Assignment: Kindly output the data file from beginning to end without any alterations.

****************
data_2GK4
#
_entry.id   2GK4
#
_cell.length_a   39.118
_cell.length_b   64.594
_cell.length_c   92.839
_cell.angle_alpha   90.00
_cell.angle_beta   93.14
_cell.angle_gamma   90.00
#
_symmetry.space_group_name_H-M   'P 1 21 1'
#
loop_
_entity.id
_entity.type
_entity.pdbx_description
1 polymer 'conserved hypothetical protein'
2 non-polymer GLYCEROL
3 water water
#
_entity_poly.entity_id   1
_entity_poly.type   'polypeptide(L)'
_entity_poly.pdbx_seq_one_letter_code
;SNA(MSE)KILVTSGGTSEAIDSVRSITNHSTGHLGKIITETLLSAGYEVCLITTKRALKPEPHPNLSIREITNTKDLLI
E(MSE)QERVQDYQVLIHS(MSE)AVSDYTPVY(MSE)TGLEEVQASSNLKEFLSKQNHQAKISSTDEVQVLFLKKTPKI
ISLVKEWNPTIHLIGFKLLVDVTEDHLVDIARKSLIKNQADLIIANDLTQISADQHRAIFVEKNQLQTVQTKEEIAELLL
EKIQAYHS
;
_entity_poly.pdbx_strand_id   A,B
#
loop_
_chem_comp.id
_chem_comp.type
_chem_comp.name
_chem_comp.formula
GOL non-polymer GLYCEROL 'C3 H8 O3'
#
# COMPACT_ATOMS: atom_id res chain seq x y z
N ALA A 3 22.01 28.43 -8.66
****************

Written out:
data_2GK4
#
_entry.id   2GK4
#
_cell.length_a   39.118
_cell.length_b   64.594
_cell.length_c   92.839
_cell.angle_alpha   90.00
_cell.angle_beta   93.14
_cell.angle_gamma   90.00
#
_symmetry.space_group_name_H-M   'P 1 21 1'
#
loop_
_entity.id
_entity.type
_entity.pdbx_description
1 polymer 'conserved hypothetical protein'
2 non-polymer GLYCEROL
3 water water
#
_entity_poly.entity_id   1
_entity_poly.type   'polypeptide(L)'
_entity_poly.pdbx_seq_one_letter_code
;SNA(MSE)KILVTSGGTSEAIDSVRSITNHSTGHLGKIITETLLSAGYEVCLITTKRALKPEPHPNLSIREITNTKDLLI
E(MSE)QERVQDYQVLIHS(MSE)AVSDYTPVY(MSE)TGLEEVQASSNLKEFLSKQNHQAKISSTDEVQVLFLKKTPKI
ISLVKEWNPTIHLIGFKLLVDVTEDHLVDIARKSLIKNQADLIIANDLTQISADQHRAIFVEKNQLQTVQTKEEIAELLL
EKIQAYHS
;
_entity_poly.pdbx_strand_id   A,B
#
loop_
_chem_comp.id
_chem_comp.type
_chem_comp.name
_chem_comp.formula
GOL non-polymer GLYCEROL 'C3 H8 O3'
#
# COMPACT_ATOMS: atom_id res chain seq x y z
N ALA A 3 22.01 28.43 -8.66